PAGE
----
Support for free speech — the best-known of the five First Amendment freedoms — faces increasingly complex and urgent tests. Many revolve around hostile or hateful expression and if or how it should be moderated.
More than three-quarters (78%) of Americans can name speech as a First Amendment freedom unprompted. Almost all (93%) can identify it from a list. When asked which of the five freedoms of the First Amendment they consider most essential, 33% named freedom of speech. All five are equally essential, said 41%.
Hate Speech: Prevent or Preserve?
Most Americans (57%) know that the First Amendment protects hate speech, but they are divided on whether it should:
- More than a third (36%) say preventing hate speech is more important than preserving free speech; 35% would prioritize free speech, and 28% were neutral.
- When asked about hate speech, 39% of respondents said people should be able to say what they really think, while 24% say hate speech should be outlawed. Thirty-seven percent didn’t lean strongly either way.
Sign of the divisive times?
More than four in 10 people (45%) say they have, at least once, not expressed an opinion for fear of punishment. Nearly half (49%) have never shared a political opinion on social media. Younger Americans are more likely to say they have self-censored. As for political correctness, 58% of people believe it goes too far in hampering free speech.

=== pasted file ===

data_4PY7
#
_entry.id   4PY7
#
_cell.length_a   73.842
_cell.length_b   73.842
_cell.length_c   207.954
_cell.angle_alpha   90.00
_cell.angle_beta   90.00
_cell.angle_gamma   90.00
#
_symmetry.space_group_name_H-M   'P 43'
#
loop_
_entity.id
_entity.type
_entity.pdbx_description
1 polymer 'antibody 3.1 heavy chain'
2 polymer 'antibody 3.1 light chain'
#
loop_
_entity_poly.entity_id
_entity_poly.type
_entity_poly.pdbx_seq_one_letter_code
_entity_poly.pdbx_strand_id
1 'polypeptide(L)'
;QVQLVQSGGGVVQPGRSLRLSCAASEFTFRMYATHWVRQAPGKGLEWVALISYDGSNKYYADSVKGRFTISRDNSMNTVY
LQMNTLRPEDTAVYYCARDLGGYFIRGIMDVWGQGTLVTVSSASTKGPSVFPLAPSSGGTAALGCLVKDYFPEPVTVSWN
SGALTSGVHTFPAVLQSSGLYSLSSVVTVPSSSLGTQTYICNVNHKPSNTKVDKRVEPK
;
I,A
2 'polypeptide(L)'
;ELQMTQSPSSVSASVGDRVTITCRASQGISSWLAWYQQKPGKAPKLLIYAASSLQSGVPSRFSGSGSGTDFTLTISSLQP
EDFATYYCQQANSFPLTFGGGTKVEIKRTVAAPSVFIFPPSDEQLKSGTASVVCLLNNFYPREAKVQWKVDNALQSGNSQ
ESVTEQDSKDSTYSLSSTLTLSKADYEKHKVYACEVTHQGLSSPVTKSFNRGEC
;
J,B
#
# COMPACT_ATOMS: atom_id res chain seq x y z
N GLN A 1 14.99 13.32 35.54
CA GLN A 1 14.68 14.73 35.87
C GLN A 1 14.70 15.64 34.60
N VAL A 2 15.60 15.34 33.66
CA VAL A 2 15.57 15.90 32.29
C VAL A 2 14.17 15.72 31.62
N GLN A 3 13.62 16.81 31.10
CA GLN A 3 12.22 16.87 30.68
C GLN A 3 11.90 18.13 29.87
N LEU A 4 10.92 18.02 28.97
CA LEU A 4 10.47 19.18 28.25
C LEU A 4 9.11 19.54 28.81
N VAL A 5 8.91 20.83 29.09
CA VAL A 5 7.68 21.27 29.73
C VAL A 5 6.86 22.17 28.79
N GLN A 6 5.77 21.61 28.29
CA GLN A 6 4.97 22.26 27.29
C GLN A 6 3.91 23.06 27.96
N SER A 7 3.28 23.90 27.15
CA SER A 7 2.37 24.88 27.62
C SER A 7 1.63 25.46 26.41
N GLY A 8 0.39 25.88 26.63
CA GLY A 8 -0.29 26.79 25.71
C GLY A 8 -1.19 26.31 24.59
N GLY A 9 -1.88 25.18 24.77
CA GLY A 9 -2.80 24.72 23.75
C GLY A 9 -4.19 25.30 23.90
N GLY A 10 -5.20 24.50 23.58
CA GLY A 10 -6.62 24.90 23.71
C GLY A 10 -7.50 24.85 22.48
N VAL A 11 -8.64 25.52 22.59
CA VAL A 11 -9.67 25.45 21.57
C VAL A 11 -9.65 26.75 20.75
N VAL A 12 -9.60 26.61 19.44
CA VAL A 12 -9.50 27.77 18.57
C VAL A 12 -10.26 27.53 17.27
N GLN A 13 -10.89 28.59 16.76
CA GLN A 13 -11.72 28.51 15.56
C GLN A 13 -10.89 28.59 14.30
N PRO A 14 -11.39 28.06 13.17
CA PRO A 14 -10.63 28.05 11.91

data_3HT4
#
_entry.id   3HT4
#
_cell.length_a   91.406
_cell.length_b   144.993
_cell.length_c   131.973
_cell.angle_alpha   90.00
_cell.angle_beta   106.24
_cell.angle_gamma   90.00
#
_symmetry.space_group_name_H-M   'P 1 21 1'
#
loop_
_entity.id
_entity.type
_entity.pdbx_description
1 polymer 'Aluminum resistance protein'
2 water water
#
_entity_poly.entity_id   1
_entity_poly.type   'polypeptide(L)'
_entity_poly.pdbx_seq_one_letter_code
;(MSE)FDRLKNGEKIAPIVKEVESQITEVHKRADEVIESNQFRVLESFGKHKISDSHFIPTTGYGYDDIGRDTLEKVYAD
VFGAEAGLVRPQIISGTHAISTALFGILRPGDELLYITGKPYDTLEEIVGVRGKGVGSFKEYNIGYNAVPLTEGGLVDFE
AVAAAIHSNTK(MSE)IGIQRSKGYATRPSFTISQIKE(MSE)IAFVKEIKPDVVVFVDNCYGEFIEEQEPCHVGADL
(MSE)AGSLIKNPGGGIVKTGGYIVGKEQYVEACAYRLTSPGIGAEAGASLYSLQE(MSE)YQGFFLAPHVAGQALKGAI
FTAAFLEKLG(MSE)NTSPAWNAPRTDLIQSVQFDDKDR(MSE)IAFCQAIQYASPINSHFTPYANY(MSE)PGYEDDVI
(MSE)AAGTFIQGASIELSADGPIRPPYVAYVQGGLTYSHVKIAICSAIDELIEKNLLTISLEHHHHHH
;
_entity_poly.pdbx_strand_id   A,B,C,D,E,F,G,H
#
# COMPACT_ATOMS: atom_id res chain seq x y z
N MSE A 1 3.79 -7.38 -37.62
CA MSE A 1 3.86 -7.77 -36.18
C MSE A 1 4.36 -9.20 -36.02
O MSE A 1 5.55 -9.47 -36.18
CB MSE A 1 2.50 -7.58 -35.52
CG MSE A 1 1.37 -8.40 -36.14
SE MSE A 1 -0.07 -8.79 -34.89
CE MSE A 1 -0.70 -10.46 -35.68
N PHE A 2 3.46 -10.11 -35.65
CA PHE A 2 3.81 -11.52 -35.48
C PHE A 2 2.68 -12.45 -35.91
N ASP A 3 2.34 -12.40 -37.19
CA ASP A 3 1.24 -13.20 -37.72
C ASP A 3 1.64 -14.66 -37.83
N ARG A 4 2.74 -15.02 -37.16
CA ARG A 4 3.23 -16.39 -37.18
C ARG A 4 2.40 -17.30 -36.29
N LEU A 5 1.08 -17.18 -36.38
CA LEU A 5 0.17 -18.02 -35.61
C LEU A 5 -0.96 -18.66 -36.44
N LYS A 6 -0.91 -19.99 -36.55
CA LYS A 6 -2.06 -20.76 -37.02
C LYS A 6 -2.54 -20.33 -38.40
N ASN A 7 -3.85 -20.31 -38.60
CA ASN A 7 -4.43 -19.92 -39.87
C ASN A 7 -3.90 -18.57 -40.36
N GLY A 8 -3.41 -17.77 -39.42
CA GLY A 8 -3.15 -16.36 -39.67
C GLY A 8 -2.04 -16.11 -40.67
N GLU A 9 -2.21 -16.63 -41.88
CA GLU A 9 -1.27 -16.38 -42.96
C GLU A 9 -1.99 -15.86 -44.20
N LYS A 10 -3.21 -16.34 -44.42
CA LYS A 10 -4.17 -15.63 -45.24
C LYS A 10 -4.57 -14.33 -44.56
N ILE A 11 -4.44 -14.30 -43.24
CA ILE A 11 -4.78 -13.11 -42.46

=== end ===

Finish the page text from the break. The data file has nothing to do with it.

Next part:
Most people (59%) think college campuses should foster a free expression of ideas, even if those ideas are offensive to some. But 36% of people think colleges and universities represent a threat to the First Amendment, perhaps a reflection of efforts by students, administrators and even lawmakers to curtail speech that represents controversial perspectives.
You don’t say …
The First Amendment protects not only verbal speech, but many other types of expression:
Just over half (53%) of Americans know the First Amendment protects flag burning. Even more (69%) say to do so is wrong.
Nearly half (48%) say professional athletes should stand for the national anthem. Only 34% correctly said professional athletes can be fired based on their political activity, because they work for private, not government, employers.
Just over a third (37%) say there’s nothing wrong with celebrities or others with strong opinions getting boycotted or “cancelled” for making controversial comments online or in public. Nearly three in 10 weren’t sure.
Support for humor is broad, with 65% of people agreeing that even boundary-pushing comedy should be protected speech.
Agree or Disagree?
“Preventing hate speech is more important than preserving free speech”
Agree Disagree Neutral
Most Americans (57%) know that the First Amendment protects hate speech, but they are divided on whether it should: More than a third (36%) say preventing hate speech is more important than preserving free speech. Thirty-five percent would prioritize free speech. Twenty-eight percent were neutral.
“Cancel culture is acceptable”
Agree Disagree Neutral
Just over a third (37%) of respondents say there’s nothing wrong with celebrities or others with strong opinions getting boycotted or “cancelled” for making controversial comments online or in public. Nearly three in ten weren’t sure.